How do Serial.available() and Serial.read work?

Hey everyone,
I am curious as to how Serial.available and Serial.Read work. If I was to create a loop that was kinda like this:
void loop(){
int var = Serial.read();
//then do something with the variable...
}
Would it work properly? What I'm trying to ask is whether or not checking if Serial.available() is greater than zero is really necessary. Also, does the arduino detect when a certain value as been read from Serial.read()? If not, how does it make it so your not just continually reading the first byte sent to the serial port on the arduino?

Thanks!

No, it wouldn't work properly. If there is no character available, Serial.read() returns -1. Your code should be more like:

void loop(){
int var = Serial.read();
if (var != -1)
    //then do something with the received character...
}

Most people write it as:

void loop(){
if (Serial.available())
    {
    int var = Serial.read();
    //then do something with the received character...
    }
}

Okay that makes sense. Thank you.

Caleborp:
If not, how does it make it so your not just continually reading the first byte sent to the serial port on the arduino?

Every "read" reads a byte. You won't get the same one again.

Hi Nick! Every Serial.read() returns an integer. If the serial buffer has nothing in it, it does not wait. The function returns integer -1 (FFFF, not 00FF). 00FF is the "funny y" = ÿ

Yes, "no data" is 0xFFFF which is outside the range of 0x00 to 0xFF for "data".

SurferTim:
Hi Nick! Every Serial.read() returns an integer. If the serial buffer has nothing in it, it does not wait.

Ah I misunderstood your correction. I meant "it reads a byte if one is there". It returns an integer, as you said, with 0xFFFF (AKA -1) being returned if no byte was available.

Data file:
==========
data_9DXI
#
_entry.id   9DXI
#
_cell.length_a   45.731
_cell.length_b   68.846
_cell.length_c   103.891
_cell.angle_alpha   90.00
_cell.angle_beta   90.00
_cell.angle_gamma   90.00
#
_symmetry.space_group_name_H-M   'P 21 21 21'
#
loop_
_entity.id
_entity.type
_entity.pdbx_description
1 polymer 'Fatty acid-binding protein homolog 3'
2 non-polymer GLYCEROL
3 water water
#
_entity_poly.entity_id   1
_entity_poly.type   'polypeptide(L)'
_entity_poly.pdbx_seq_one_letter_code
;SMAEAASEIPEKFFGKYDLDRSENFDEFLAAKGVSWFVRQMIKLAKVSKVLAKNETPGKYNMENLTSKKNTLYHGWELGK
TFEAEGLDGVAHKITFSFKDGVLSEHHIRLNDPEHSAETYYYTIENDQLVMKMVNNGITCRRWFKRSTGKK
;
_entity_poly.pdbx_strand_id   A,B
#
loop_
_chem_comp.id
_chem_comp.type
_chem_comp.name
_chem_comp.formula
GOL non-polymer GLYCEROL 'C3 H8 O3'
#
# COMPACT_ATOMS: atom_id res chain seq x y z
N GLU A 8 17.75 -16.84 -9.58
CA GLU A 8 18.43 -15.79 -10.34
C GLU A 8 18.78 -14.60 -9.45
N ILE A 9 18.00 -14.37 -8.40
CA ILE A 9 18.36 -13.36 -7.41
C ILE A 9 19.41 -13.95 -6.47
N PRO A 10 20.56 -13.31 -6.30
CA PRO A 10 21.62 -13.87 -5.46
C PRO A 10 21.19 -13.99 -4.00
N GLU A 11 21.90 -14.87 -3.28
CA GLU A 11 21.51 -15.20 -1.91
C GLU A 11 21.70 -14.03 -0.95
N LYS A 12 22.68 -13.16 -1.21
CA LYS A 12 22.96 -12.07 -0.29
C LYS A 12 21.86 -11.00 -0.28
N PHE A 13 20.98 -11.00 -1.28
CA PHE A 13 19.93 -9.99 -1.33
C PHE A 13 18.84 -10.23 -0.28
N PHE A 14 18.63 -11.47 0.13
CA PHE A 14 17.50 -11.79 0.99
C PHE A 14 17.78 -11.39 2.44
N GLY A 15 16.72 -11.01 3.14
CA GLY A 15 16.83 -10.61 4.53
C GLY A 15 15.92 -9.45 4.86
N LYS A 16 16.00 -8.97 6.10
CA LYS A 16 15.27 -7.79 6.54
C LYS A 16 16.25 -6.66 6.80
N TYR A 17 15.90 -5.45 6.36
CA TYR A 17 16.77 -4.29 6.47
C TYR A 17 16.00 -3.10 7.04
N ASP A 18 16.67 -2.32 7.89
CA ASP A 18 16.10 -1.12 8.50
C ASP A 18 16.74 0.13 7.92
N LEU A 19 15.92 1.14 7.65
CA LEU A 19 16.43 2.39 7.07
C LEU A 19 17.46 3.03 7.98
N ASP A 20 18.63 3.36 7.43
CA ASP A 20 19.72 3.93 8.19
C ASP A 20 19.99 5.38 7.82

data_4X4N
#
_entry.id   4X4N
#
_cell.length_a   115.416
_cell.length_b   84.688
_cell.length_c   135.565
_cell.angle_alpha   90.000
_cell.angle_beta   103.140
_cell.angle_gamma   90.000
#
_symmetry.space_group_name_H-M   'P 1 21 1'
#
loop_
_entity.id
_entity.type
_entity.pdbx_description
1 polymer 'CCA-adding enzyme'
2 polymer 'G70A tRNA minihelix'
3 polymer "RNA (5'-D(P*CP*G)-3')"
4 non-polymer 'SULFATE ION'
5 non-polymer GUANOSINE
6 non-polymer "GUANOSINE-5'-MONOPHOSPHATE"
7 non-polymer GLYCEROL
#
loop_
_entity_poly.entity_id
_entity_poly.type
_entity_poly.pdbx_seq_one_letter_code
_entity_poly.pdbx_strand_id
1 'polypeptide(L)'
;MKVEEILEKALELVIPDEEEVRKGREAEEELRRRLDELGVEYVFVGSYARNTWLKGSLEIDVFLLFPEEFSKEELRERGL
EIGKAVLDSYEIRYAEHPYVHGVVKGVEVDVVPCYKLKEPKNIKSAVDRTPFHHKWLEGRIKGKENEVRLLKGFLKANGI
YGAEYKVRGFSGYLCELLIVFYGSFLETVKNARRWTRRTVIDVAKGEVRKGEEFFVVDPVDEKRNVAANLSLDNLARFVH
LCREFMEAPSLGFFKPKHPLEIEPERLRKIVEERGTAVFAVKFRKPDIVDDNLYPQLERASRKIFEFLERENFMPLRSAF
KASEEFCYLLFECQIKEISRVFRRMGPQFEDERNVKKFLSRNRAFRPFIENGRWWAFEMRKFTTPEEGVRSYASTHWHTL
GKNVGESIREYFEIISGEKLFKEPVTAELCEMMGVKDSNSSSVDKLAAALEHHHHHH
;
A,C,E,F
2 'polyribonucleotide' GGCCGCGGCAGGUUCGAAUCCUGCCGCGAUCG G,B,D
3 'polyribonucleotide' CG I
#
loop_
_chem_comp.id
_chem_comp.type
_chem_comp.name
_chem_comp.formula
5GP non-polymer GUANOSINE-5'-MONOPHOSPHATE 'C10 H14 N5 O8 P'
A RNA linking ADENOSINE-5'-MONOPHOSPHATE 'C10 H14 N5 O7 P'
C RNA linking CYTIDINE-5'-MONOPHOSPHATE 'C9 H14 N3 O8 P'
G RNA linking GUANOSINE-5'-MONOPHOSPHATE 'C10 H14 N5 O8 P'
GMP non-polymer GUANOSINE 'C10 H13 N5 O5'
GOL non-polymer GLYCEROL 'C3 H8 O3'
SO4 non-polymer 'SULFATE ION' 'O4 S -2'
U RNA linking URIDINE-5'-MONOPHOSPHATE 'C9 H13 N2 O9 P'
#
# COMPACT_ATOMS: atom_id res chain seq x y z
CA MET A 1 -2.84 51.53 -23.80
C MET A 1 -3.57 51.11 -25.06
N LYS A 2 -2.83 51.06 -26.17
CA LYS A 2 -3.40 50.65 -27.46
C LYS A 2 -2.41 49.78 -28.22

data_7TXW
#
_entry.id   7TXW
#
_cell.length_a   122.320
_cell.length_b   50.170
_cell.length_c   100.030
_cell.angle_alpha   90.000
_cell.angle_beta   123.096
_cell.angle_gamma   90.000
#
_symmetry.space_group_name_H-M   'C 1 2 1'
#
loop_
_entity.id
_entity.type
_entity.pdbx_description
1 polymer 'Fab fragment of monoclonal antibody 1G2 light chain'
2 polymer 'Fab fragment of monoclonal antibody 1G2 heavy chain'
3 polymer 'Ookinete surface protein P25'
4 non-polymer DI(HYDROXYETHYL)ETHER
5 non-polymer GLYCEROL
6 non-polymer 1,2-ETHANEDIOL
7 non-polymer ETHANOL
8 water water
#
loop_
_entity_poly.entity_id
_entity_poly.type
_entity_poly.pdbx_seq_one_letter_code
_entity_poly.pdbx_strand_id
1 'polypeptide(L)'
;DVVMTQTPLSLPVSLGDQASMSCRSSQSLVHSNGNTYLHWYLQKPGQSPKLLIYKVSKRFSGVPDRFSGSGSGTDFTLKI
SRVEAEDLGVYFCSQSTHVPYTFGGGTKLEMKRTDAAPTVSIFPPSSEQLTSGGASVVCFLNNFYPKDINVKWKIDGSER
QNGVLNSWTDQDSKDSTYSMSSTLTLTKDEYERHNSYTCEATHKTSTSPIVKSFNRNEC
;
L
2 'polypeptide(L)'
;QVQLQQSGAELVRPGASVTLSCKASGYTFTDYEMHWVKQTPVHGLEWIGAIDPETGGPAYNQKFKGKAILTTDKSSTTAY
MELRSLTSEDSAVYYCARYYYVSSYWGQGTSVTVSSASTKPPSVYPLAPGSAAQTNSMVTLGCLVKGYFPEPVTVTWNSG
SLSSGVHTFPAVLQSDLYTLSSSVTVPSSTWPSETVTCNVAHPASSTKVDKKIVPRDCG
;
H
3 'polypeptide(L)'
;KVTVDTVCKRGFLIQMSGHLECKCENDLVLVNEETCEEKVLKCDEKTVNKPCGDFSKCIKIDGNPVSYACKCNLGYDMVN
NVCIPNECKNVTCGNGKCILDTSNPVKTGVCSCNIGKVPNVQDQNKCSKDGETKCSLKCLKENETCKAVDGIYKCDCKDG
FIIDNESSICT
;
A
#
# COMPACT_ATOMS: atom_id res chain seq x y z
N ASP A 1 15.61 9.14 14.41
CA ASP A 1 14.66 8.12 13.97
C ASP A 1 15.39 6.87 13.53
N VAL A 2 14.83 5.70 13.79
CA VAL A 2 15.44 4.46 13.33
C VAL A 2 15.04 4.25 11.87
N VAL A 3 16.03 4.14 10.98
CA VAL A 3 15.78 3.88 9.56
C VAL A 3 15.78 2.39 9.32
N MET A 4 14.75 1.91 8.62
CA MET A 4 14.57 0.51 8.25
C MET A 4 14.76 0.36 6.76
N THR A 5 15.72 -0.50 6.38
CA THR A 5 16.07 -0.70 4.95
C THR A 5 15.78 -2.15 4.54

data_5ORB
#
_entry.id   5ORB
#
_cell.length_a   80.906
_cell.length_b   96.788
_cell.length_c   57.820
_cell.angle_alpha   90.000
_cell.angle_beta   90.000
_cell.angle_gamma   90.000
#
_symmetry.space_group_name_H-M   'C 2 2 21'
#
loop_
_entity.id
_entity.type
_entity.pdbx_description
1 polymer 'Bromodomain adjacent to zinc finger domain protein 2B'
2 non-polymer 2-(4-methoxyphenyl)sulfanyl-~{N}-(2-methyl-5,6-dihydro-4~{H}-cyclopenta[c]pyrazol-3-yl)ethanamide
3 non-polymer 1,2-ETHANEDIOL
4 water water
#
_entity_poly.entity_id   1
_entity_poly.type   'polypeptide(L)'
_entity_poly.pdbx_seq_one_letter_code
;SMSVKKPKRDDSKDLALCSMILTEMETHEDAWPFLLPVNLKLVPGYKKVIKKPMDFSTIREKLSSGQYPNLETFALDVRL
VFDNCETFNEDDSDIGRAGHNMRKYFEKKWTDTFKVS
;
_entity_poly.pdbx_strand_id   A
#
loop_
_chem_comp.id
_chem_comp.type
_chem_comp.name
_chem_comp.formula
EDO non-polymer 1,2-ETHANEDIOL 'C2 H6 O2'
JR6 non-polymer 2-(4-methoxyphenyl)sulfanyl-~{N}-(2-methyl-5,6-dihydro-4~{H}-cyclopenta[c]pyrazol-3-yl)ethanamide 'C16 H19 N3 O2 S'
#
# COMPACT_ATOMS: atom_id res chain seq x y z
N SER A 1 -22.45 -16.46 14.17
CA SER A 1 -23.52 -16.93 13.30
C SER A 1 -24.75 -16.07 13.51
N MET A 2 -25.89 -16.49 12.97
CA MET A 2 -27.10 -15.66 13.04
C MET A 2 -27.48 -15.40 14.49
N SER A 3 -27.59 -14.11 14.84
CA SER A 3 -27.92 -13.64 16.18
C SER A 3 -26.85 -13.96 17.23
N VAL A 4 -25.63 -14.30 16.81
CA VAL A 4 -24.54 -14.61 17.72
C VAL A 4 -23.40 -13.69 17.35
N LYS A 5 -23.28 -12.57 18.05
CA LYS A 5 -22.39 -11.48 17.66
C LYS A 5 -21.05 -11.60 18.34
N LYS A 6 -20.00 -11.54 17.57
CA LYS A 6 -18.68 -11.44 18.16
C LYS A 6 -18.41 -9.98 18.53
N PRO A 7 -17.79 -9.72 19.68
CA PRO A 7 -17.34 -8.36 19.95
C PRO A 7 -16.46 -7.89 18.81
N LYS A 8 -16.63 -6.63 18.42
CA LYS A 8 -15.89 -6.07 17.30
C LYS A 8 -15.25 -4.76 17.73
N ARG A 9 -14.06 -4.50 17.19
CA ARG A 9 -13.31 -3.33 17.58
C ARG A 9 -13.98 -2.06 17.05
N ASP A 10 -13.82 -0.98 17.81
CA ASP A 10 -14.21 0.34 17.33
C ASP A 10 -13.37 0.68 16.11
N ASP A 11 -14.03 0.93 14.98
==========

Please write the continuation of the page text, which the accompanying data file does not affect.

I was responding to this:

... how does it make it so your not just continually reading the first byte sent to the serial port ...

My point was that you won't get the first/last/whatever byte again.

is serial available interrupt based?
is there any register flag? which goes high after receiving first character.

Venus_Bilandi:
is serial available interrupt based?
is there any register flag? which goes high after receiving first character.

The short answer is NO. Your code has to call Serial.available() to check if there is data.

In the background when a character arrives an interrupt is triggered and the byte received is moved from the USART to the Serial Input Buffer.

…R
Serial Input Basics - simple reliable ways to receive data.

Venus_Bilandi:
is serial available interrupt based?
is there any register flag? which goes high after receiving first character.

The Theory stands as:
Following the execution of the Serial.print(0x35); instruction, the data byte 0x35 goes to the Receiver-Section of the UART Port of the remote controller. If the arrived data byte is proved to be error-free, the RXC0 (USART Receive Complete) bit of the following UCSR0A Register assumes LH-state and immediately interrupts the MCU. The MCU goes to the ISR Routine; it reads the data byte from the receiver port and saves into an unseen FIFO buffer. The unseen DataCounter is also incremented whose content can be brought into the user variable by executing the instruction byte x = Serial.available();. The content of the unseen FIFO buffer can also be made available into the user variable by executing the instruction byte y = Serial.read();.

ucsroa.png

ucsroa.png